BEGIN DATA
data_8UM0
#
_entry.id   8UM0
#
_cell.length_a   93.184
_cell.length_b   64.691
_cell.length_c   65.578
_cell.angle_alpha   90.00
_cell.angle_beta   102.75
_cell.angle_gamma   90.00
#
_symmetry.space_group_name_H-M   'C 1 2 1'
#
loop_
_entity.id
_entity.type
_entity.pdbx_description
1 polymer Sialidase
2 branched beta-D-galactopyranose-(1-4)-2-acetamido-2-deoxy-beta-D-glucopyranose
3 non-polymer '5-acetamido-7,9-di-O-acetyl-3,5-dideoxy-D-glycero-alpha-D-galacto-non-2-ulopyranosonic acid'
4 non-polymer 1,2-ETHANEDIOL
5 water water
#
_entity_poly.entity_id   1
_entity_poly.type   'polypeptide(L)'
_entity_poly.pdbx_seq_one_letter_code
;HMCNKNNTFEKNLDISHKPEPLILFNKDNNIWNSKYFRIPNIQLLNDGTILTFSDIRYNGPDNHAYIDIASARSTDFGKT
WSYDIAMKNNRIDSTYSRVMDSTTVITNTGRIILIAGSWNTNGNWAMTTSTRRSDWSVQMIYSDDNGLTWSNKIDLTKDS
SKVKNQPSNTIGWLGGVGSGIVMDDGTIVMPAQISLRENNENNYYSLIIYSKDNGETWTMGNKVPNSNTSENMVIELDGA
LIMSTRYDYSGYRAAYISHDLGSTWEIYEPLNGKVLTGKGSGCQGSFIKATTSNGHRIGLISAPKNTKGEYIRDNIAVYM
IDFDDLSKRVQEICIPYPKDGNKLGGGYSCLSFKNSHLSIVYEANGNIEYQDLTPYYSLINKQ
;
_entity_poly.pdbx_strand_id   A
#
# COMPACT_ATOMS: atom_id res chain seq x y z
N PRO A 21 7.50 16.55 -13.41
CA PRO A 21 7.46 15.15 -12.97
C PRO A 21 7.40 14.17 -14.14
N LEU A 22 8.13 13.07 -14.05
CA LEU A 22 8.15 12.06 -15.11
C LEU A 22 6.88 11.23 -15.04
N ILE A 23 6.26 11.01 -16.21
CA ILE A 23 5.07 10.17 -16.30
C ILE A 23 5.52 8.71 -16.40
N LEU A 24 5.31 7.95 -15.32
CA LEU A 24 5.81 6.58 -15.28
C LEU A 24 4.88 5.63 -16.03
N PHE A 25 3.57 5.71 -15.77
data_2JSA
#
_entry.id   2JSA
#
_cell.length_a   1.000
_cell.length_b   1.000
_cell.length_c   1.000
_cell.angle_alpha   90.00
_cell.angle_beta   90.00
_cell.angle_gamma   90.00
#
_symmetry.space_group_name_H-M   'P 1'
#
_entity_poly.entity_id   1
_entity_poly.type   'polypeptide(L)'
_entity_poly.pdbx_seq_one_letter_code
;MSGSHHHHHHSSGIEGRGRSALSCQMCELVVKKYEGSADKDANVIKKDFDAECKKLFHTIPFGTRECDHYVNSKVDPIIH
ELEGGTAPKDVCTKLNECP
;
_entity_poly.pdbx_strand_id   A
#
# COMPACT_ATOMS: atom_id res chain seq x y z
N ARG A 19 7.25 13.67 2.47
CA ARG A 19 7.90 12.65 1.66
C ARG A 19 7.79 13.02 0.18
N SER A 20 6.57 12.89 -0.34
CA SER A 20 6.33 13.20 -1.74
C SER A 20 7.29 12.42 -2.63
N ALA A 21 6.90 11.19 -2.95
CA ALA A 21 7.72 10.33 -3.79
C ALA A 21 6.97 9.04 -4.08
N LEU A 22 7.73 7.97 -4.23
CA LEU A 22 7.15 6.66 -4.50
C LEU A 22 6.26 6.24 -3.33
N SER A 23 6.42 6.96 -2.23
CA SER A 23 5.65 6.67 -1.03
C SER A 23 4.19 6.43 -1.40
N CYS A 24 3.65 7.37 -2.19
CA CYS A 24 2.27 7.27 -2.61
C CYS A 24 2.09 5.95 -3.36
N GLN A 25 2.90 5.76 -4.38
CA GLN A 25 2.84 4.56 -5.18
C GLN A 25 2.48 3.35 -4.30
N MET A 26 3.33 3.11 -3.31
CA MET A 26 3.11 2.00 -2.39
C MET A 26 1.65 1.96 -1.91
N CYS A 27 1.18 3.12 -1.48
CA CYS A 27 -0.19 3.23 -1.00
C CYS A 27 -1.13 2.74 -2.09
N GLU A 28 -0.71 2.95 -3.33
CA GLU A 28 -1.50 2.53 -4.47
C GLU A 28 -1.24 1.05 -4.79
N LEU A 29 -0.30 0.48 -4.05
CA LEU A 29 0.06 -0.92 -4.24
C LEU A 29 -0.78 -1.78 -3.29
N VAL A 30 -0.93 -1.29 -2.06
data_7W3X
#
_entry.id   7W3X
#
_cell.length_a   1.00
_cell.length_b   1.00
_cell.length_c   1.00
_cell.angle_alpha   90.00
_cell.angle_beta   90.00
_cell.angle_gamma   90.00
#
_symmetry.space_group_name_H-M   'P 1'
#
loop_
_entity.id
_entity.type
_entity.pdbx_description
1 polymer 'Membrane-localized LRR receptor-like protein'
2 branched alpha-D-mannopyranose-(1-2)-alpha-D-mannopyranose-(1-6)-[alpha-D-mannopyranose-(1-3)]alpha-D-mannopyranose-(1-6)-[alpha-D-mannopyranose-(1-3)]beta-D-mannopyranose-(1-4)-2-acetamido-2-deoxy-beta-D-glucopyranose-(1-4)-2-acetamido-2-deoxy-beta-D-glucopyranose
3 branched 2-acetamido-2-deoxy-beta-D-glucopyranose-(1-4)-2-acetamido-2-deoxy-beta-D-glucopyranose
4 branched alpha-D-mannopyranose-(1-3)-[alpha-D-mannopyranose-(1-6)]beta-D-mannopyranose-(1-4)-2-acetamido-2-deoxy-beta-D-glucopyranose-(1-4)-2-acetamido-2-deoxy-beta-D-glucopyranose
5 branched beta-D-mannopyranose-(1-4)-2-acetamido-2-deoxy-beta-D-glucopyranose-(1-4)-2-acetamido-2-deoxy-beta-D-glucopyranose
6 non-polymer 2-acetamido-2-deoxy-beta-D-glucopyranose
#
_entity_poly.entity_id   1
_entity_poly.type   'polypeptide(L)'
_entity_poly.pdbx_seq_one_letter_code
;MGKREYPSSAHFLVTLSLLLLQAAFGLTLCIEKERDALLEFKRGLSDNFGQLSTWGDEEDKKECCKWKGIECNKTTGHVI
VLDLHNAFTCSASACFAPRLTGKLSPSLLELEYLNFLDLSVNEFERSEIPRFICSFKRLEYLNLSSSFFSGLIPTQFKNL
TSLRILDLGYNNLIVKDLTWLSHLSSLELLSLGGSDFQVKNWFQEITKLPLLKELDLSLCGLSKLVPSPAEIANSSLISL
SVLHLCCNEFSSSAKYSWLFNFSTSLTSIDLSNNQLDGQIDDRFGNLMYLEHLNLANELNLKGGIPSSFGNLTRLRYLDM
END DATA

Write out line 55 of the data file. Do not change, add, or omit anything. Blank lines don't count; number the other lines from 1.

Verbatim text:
_cell.length_c   1.000